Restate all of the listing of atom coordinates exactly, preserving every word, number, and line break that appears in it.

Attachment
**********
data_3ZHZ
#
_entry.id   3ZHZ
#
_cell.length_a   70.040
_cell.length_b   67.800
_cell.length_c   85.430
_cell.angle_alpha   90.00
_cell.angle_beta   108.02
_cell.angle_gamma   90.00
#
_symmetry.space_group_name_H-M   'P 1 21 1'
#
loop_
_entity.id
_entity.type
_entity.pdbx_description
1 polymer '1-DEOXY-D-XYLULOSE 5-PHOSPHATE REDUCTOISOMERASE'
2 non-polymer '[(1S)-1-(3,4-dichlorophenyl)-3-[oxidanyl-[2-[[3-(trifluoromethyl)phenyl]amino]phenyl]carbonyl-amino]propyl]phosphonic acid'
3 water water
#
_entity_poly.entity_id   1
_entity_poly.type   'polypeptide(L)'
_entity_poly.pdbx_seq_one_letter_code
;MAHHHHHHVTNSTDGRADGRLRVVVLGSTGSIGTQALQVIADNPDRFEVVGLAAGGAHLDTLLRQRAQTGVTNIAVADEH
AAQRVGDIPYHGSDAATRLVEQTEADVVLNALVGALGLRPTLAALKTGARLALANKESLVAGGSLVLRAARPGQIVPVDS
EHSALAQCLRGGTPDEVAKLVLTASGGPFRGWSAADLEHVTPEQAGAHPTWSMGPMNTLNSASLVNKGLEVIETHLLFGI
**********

data_3ZHZ
#
_entry.id   3ZHZ
#
_cell.length_a   70.040
_cell.length_b   67.800
_cell.length_c   85.430
_cell.angle_alpha   90.00
_cell.angle_beta   108.02
_cell.angle_gamma   90.00
#
_symmetry.space_group_name_H-M   'P 1 21 1'
#
loop_
_entity.id
_entity.type
_entity.pdbx_description
1 polymer '1-DEOXY-D-XYLULOSE 5-PHOSPHATE REDUCTOISOMERASE'
2 non-polymer '[(1S)-1-(3,4-dichlorophenyl)-3-[oxidanyl-[2-[[3-(trifluoromethyl)phenyl]amino]phenyl]carbonyl-amino]propyl]phosphonic acid'
3 water water
#
_entity_poly.entity_id   1
_entity_poly.type   'polypeptide(L)'
_entity_poly.pdbx_seq_one_letter_code
;MAHHHHHHVTNSTDGRADGRLRVVVLGSTGSIGTQALQVIADNPDRFEVVGLAAGGAHLDTLLRQRAQTGVTNIAVADEH
AAQRVGDIPYHGSDAATRLVEQTEADVVLNALVGALGLRPTLAALKTGARLALANKESLVAGGSLVLRAARPGQIVPVDS
EHSALAQCLRGGTPDEVAKLVLTASGGPFRGWSAADLEHVTPEQAGAHPTWSMGPMNTLNSASLVNKGLEVIETHLLFGI